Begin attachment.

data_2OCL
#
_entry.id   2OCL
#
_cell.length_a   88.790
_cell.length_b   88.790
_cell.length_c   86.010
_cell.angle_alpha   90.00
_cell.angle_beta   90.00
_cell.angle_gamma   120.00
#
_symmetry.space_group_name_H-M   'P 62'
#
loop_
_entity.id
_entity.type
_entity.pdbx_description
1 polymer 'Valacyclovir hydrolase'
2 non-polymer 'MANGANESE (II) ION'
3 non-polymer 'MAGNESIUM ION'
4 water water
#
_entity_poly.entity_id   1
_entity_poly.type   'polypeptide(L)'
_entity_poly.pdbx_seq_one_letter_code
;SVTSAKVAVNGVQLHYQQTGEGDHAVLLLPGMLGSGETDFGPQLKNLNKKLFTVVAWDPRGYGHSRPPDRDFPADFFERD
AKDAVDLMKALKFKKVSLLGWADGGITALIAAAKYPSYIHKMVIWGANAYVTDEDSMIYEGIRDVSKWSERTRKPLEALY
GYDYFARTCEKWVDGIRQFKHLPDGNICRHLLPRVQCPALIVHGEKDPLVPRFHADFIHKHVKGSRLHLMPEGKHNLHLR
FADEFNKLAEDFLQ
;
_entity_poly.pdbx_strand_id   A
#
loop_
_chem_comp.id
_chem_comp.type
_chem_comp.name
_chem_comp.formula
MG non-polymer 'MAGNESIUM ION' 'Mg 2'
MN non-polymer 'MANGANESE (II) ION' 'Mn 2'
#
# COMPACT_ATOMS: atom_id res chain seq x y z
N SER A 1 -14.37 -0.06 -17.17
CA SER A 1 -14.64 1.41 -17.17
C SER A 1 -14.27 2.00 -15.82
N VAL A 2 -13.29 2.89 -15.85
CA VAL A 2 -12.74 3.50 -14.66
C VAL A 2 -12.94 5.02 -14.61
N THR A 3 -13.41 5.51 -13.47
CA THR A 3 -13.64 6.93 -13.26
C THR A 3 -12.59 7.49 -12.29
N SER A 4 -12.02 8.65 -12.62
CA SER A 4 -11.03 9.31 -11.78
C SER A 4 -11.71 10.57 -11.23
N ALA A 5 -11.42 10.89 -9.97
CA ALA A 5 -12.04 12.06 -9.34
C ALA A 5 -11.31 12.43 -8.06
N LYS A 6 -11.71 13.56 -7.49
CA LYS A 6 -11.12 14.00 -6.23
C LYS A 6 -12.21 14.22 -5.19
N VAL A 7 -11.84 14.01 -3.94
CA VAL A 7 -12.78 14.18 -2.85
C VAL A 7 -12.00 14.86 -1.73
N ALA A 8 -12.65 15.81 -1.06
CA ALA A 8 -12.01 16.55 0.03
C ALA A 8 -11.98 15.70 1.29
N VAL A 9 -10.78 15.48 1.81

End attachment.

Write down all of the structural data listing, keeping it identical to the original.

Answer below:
data_2OCL
#
_entry.id   2OCL
#
_cell.length_a   88.790
_cell.length_b   88.790
_cell.length_c   86.010
_cell.angle_alpha   90.00
_cell.angle_beta   90.00
_cell.angle_gamma   120.00
#
_symmetry.space_group_name_H-M   'P 62'
#
loop_
_entity.id
_entity.type
_entity.pdbx_description
1 polymer 'Valacyclovir hydrolase'
2 non-polymer 'MANGANESE (II) ION'
3 non-polymer 'MAGNESIUM ION'
4 water water
#
_entity_poly.entity_id   1
_entity_poly.type   'polypeptide(L)'
_entity_poly.pdbx_seq_one_letter_code
;SVTSAKVAVNGVQLHYQQTGEGDHAVLLLPGMLGSGETDFGPQLKNLNKKLFTVVAWDPRGYGHSRPPDRDFPADFFERD
AKDAVDLMKALKFKKVSLLGWADGGITALIAAAKYPSYIHKMVIWGANAYVTDEDSMIYEGIRDVSKWSERTRKPLEALY
GYDYFARTCEKWVDGIRQFKHLPDGNICRHLLPRVQCPALIVHGEKDPLVPRFHADFIHKHVKGSRLHLMPEGKHNLHLR
FADEFNKLAEDFLQ
;
_entity_poly.pdbx_strand_id   A
#
loop_
_chem_comp.id
_chem_comp.type
_chem_comp.name
_chem_comp.formula
MG non-polymer 'MAGNESIUM ION' 'Mg 2'
MN non-polymer 'MANGANESE (II) ION' 'Mn 2'
#
# COMPACT_ATOMS: atom_id res chain seq x y z
N SER A 1 -14.37 -0.06 -17.17
CA SER A 1 -14.64 1.41 -17.17
C SER A 1 -14.27 2.00 -15.82
N VAL A 2 -13.29 2.89 -15.85
CA VAL A 2 -12.74 3.50 -14.66
C VAL A 2 -12.94 5.02 -14.61
N THR A 3 -13.41 5.51 -13.47
CA THR A 3 -13.64 6.93 -13.26
C THR A 3 -12.59 7.49 -12.29
N SER A 4 -12.02 8.65 -12.62
CA SER A 4 -11.03 9.31 -11.78
C SER A 4 -11.71 10.57 -11.23
N ALA A 5 -11.42 10.89 -9.97
CA ALA A 5 -12.04 12.06 -9.34
C ALA A 5 -11.31 12.43 -8.06
N LYS A 6 -11.71 13.56 -7.49
CA LYS A 6 -11.12 14.00 -6.23
C LYS A 6 -12.21 14.22 -5.19
N VAL A 7 -11.84 14.01 -3.94
CA VAL A 7 -12.78 14.18 -2.85
C VAL A 7 -12.00 14.86 -1.73
N ALA A 8 -12.65 15.81 -1.06
CA ALA A 8 -12.01 16.55 0.03
C ALA A 8 -11.98 15.70 1.29
N VAL A 9 -10.78 15.48 1.81